GROTTE DE TRABUC
Underground attractions offer a cooling break from the midday sun. The caves at Trabuc come with an English audio guide.

TOULOUSE-LAUTREC
The compact city of Albi is a jewel, with its fine cathedral and old-world charm –plus a fantastic museum dedicated to the artist Toulouse-Lautrec.



GETTING THERE

If you’re prepared for an early start and a long day entirely on the motorways, it’s possible to reach Millau or Anduze in one day from Calais – but it’s not much fun. Mix autoroutes and N roads for a nice two-day journey, but three days allows for awesome riding

CALAIS TO MILLAU
Distance: 704 miles. Riding time: Three days. Overnight stops: Moussy and Lapalisse
Day one map   Download the GPX    Day two map   Download the GPX   Day three map  Download the GPX

LE HAVRE TO MILLAU
Distance: 570 miles. Riding time: Two days. Overnight stop: St Etienne-de-Fursac
Day one map   Download the GPX    Day two map   Download the GPX   Day three  Download the GPX

CALAIS TO ANDUZE
Distance: 650 miles. Riding time: Three days. Overnight stops: Soissons and Bourbon-Lancey
Day one map  Download the GPX    Day two map   Download the GPX   Day three map  Download the GPX



OUR MOTORCYCLE TOURING ROUTES

tern-cevennes-map.PNG

MILLAU AND THE TARN GORGES
Start/finish: Millau. Distance: 120 miles. Riding time: 4 hours
Brace yourself for scenery overload on this relaxing ride along the Dourbie, Trèvezel de la Jonte and Tarn gorges.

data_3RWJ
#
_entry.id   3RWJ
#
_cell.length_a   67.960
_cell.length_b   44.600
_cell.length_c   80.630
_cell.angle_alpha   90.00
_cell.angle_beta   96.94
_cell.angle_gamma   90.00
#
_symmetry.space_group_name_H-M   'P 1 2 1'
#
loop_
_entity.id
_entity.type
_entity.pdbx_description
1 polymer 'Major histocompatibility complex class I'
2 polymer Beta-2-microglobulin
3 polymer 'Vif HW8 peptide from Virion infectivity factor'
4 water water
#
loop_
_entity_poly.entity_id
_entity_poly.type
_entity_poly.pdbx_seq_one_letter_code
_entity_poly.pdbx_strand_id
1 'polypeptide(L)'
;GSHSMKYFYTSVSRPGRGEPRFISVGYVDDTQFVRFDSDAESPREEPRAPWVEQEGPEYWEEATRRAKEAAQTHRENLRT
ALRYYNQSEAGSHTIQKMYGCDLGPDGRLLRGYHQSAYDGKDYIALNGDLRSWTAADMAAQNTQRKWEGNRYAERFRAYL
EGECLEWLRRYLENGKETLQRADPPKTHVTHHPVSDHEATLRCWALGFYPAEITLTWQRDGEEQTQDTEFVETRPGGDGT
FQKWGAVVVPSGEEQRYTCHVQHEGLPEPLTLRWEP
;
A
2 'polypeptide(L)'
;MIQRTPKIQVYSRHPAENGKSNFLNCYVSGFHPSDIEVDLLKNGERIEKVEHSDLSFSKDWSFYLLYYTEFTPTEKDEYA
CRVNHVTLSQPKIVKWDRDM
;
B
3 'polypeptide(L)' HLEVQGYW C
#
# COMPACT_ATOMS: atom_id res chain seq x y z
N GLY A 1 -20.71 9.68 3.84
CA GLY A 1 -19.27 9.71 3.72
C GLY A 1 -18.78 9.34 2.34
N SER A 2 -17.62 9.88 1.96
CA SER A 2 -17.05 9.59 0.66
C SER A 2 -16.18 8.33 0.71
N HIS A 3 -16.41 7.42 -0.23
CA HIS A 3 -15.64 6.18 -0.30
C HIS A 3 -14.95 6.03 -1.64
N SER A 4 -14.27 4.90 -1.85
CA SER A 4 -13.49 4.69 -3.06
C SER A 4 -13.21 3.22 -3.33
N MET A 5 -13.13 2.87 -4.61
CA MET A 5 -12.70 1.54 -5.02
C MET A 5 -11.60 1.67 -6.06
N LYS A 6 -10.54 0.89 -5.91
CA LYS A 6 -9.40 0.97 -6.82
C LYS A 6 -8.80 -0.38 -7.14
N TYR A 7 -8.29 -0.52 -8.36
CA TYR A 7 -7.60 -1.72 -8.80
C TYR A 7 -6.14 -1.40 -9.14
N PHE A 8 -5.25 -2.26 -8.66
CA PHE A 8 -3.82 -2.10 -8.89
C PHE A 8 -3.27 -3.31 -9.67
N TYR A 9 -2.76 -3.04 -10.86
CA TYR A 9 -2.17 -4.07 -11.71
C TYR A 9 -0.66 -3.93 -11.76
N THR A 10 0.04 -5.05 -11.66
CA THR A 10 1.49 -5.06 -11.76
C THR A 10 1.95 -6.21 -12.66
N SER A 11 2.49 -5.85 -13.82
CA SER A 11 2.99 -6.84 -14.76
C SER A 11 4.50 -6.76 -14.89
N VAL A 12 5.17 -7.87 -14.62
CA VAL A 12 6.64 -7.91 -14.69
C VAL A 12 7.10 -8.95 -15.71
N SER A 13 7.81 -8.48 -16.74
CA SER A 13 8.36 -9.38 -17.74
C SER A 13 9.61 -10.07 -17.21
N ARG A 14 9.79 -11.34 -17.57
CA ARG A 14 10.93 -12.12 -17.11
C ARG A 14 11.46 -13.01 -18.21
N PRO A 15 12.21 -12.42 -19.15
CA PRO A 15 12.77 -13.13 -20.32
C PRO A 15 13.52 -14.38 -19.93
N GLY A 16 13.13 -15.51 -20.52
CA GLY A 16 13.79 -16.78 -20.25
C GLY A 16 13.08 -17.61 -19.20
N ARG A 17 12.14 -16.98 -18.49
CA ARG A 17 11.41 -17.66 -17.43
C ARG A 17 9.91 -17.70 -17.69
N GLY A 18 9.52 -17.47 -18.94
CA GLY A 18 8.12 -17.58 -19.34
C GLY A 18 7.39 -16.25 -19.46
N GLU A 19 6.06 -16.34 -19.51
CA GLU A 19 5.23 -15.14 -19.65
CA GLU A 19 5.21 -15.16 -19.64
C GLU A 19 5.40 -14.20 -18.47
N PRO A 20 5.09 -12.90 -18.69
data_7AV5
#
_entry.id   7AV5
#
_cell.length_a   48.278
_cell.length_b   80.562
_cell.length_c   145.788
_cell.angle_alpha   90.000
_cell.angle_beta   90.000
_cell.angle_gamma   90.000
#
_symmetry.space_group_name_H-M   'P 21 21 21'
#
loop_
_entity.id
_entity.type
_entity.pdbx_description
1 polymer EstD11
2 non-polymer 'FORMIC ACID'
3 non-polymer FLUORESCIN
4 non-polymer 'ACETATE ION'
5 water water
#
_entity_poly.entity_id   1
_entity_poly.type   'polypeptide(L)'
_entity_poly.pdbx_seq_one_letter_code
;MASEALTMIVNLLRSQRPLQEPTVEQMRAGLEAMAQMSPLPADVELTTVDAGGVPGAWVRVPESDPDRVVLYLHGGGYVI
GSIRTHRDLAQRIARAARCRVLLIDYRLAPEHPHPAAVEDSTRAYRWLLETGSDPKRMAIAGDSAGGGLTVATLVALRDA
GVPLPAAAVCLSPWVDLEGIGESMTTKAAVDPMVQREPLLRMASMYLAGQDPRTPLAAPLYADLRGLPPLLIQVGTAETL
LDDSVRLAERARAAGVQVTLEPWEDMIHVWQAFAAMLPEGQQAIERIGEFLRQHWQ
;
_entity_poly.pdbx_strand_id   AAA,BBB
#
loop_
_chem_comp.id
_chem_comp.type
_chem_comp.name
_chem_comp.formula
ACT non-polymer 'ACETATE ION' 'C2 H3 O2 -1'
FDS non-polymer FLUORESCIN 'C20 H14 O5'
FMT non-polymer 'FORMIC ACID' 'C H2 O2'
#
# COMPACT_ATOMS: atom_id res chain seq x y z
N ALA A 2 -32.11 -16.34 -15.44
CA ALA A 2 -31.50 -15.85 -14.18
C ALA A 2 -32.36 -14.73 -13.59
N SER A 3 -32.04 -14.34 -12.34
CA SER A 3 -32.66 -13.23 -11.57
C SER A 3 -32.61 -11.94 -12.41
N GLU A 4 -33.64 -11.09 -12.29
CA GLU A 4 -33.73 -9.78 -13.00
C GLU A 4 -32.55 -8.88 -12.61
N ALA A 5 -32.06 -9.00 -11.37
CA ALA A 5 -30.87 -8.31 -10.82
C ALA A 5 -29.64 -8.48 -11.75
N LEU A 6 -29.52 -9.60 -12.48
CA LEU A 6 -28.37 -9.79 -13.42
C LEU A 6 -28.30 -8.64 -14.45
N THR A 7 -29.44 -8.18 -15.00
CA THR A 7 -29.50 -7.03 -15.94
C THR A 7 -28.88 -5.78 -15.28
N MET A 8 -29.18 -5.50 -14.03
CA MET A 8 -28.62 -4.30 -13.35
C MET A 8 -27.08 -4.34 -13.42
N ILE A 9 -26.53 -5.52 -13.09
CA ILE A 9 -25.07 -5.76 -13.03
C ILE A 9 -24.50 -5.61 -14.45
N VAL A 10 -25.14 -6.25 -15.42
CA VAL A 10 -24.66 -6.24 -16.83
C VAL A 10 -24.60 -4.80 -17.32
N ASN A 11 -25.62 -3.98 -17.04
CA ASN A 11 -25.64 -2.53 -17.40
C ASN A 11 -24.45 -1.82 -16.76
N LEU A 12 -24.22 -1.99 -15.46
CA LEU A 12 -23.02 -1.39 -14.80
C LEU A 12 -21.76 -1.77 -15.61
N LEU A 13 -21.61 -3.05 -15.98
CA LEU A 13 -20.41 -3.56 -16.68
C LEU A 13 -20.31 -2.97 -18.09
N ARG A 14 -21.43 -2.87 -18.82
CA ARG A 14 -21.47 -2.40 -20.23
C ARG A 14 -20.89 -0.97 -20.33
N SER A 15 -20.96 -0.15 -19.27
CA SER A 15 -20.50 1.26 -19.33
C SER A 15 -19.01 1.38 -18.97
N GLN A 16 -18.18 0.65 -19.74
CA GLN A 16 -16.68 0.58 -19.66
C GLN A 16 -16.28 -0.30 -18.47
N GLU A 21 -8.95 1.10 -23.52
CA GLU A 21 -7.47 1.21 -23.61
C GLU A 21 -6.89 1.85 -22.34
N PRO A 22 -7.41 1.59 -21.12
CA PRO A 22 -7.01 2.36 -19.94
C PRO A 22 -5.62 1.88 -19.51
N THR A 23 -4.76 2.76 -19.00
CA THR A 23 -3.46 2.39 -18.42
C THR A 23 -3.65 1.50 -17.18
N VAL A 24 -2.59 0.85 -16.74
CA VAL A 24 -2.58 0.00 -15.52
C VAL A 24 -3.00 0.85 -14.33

Route map,   Download the GPX

MILLAU AND RODEZ
Start/finish: Millau. Distance: 210 miles. Riding time: 6.5 hours
A full day’s ride on flowing roads with some of the biggest views in the Tarn and Aveyron areas.
Route map, Download the GPX

SMOOTH CIRCUIT
Start/finish: Florac. Distance: 145 miles. Riding time: 4 hours
A relaxed ride offering mile after mile of immaculate, flowing, rewarding roads. There’s plenty of time to stop and no need to rush: a perfect pillion route.
Route map,    Download the GPX

CORNICHE DE CEVENNES AND MONT AIGOUAL
Start/finish: Anduze. Distance: 140 miles. Riding time: 4.5 hours
It’s a brave boast, but the best roads you’ll ride this year could be in this guide. In fact, they might well be on this route…
Route map,   Download the GPX

CEVENNES ADVENTURE
Start/finish: Anduze. Distance: 140 miles. Riding time: 5.5 hours
This route through the untamed hinterland of the Cévennes uses a mix of broad, flowing roads and narrower, wilder ones. An ideal route for adventure bikes.
Route map,  Download the GPX



 

Please note: This page contains the route files for The RiDE Guide To France which came free with RiDE magazine in July 2017. These website page are not regularly updated, so please check all critical information before you travel. All route files are in .gpx format. Garmin and BMW users can download the main file, which contains all the routes and our recommended hotels as separate waypoints. TomTom users can download the individual routes and use the Tyre software to convert them. For many routes we also have Google Map links. However, as Google Maps will not plot routes over seasonally closed high Alpine passes when they’re shut, these may not work for every route all year round.